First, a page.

Inequality in health outcomes has been described as a ‘wicked problem’.
This is not said because of the social justice issues involved, but because of the fact that health inequality is created and maintained by a multiplicity of interacting factors. This complexity means that there are no simple levers at a national or local level that can be pulled or pushed to resolve ‘wicked problems’.
For example, many people think of health inequality as created by poverty – true, but it is more complicated than that.
Some people think that its a matter of individual responsibility – if people did all the right things to look after themselves we would not have the level of inequality that we have – true, but is more complicated than that.
Some people think its an issue about access to the right services, or levels of education – true, but is more complicated than that.
All of the above, and others, are important and interacting factors in the creation and maintenance of poor health. All this means that work on one factor or aspect of health inequality alone, whilst potentially beneficial in its own right, will not have the outcome of reducing inequality.
Public services are organised for the delivery of services to individuals and communities and can struggle to formulate an adequate response to ‘wicked problems’ like health inequality. It requires a long term focused effort from a range of different agencies and the active involvement of those whose health is targeted. Equally Well was conceived as non-traditional response to the ‘wicked’ problem of inequality – but there are others that we can also learn from. One such is the ‘Total place’ programme in England which has attempted to approach some of the ‘wicked problems faced by public services with a different mindset.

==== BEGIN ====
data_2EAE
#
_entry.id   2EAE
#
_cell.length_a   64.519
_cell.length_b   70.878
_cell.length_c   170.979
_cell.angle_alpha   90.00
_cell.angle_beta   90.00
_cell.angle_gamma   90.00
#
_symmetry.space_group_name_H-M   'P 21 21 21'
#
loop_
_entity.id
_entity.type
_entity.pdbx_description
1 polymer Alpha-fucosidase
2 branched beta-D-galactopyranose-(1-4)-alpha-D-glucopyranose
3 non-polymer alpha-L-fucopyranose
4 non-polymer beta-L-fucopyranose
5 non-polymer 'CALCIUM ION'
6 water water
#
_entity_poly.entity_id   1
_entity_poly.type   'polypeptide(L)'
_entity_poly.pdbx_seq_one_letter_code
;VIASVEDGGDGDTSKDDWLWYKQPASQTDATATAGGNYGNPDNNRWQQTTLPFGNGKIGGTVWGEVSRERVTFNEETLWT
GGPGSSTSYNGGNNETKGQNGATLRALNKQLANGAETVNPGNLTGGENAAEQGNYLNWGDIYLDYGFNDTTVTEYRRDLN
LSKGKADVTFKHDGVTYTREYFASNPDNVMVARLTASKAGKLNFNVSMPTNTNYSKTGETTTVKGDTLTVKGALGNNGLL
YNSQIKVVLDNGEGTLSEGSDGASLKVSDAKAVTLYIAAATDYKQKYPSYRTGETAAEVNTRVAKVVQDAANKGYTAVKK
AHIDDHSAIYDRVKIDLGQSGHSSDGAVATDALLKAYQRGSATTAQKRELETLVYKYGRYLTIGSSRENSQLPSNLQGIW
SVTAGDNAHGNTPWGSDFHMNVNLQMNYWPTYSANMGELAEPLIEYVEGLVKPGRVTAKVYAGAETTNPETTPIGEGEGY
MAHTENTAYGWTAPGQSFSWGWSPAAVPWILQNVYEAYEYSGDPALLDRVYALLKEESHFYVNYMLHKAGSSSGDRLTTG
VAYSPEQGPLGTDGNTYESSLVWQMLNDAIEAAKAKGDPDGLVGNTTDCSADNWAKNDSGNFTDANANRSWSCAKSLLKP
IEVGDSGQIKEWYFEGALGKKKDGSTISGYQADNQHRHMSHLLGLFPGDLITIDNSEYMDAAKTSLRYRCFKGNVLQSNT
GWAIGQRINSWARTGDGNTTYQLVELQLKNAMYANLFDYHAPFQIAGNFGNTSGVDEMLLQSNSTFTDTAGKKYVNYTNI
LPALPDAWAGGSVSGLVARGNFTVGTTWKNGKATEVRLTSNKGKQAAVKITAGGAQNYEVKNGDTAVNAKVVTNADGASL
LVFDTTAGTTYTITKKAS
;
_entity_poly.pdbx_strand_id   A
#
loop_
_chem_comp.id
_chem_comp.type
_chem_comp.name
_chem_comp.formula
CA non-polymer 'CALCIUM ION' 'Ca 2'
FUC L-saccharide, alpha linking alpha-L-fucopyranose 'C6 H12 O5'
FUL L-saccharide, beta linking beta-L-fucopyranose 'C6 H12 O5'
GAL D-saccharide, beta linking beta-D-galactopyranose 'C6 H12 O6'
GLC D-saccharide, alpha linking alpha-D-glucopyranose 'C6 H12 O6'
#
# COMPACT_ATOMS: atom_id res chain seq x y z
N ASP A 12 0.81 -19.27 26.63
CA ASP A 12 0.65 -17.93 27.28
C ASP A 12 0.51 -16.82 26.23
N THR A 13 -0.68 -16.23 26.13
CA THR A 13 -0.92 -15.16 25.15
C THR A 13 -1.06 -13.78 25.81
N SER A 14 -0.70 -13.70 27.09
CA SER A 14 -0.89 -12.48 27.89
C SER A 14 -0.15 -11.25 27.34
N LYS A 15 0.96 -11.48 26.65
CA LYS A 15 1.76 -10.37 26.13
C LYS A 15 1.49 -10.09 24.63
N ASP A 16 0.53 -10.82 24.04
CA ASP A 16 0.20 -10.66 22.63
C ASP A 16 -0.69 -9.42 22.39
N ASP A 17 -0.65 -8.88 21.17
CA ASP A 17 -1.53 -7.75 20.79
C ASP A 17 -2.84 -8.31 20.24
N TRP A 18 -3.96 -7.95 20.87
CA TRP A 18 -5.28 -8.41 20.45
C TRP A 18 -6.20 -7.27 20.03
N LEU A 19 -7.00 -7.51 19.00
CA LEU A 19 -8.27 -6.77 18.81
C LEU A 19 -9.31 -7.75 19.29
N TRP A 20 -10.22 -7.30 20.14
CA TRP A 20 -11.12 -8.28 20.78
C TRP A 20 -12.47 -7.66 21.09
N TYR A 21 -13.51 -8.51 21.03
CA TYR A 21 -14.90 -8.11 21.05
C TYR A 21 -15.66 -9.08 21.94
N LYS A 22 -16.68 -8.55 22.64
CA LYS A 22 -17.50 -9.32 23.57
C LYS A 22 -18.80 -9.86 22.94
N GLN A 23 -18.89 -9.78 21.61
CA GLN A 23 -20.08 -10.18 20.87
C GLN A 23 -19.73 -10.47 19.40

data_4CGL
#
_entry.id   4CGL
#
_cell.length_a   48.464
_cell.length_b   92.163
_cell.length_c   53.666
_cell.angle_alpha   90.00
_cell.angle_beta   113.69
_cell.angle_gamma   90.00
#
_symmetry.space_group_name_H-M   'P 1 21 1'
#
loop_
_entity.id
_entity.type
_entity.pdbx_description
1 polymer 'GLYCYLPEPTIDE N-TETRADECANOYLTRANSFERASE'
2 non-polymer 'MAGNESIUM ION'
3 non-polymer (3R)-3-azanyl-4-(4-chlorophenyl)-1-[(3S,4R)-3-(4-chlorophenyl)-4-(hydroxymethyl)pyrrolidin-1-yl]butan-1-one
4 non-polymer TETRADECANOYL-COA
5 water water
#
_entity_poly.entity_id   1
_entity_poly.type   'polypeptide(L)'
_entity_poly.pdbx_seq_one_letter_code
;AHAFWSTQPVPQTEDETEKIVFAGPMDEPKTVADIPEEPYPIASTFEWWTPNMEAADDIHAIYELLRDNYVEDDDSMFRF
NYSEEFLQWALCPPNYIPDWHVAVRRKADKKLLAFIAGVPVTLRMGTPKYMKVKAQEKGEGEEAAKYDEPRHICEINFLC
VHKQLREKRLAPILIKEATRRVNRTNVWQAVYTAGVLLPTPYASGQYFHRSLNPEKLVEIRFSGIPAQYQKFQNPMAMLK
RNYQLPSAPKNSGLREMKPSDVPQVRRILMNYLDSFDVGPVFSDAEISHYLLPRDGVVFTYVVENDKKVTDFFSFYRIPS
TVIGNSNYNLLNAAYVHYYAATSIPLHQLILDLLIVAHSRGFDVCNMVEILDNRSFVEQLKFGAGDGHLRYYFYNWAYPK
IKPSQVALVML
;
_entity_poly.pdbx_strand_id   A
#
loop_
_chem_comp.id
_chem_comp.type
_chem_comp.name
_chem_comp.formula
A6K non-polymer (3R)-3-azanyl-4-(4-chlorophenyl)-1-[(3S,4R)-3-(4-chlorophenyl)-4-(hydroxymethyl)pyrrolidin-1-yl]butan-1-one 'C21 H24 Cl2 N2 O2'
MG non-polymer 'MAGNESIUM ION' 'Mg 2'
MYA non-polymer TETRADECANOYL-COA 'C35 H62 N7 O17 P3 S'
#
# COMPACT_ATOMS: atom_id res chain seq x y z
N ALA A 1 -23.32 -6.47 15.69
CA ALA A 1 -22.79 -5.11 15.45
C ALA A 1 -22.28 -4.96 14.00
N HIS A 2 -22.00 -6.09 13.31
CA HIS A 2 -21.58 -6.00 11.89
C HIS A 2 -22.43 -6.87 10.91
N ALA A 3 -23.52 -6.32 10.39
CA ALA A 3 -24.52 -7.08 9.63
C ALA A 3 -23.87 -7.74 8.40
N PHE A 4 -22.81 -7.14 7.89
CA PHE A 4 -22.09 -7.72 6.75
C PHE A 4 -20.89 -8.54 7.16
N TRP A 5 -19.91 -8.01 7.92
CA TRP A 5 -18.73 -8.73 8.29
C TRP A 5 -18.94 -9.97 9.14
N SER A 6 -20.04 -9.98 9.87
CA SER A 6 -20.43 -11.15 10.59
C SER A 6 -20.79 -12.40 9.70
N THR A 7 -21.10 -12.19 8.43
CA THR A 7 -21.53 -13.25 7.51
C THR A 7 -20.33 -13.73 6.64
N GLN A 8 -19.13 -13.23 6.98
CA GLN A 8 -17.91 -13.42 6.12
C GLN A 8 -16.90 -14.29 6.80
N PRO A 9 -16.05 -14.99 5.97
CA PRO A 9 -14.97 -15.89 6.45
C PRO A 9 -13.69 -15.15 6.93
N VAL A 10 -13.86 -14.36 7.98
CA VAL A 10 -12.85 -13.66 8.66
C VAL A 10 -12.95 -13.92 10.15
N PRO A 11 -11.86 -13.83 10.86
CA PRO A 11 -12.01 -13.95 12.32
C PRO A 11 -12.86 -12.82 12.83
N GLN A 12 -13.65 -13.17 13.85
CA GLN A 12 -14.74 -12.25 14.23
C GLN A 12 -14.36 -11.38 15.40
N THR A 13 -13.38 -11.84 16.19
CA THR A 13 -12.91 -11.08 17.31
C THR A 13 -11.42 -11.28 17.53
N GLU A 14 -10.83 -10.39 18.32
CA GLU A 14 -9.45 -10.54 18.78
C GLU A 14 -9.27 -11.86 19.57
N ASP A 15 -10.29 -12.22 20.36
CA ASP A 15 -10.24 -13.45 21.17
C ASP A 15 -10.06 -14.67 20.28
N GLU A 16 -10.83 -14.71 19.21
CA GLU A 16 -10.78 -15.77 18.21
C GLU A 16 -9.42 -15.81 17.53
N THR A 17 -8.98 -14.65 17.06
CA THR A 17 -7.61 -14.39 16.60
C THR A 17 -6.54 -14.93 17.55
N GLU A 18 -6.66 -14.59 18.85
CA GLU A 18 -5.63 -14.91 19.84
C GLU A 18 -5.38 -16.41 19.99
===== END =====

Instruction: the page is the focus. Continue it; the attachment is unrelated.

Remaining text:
One of the central ideas of Total Place is that the long-standing machine metaphor of organisation and social systems is handicapping our ability to understand the environment we work in and how to change the behaviours of those systems.
I recently took part in a fascinating discussion as part of the Midlothian operational steering group for Equally Well , which centred on how the approach Equally Well was adopting to engendering change was different to more familiar approaches. I will write about this in another post but I revisited the Total Place document with that discussion in mind and the quote above resonated for me.
Although it is a fairly long document the following report is well worth reading for those interested in ‘doing things diffeently’ as it summarises and reviews the ‘Total Place’ experience and process.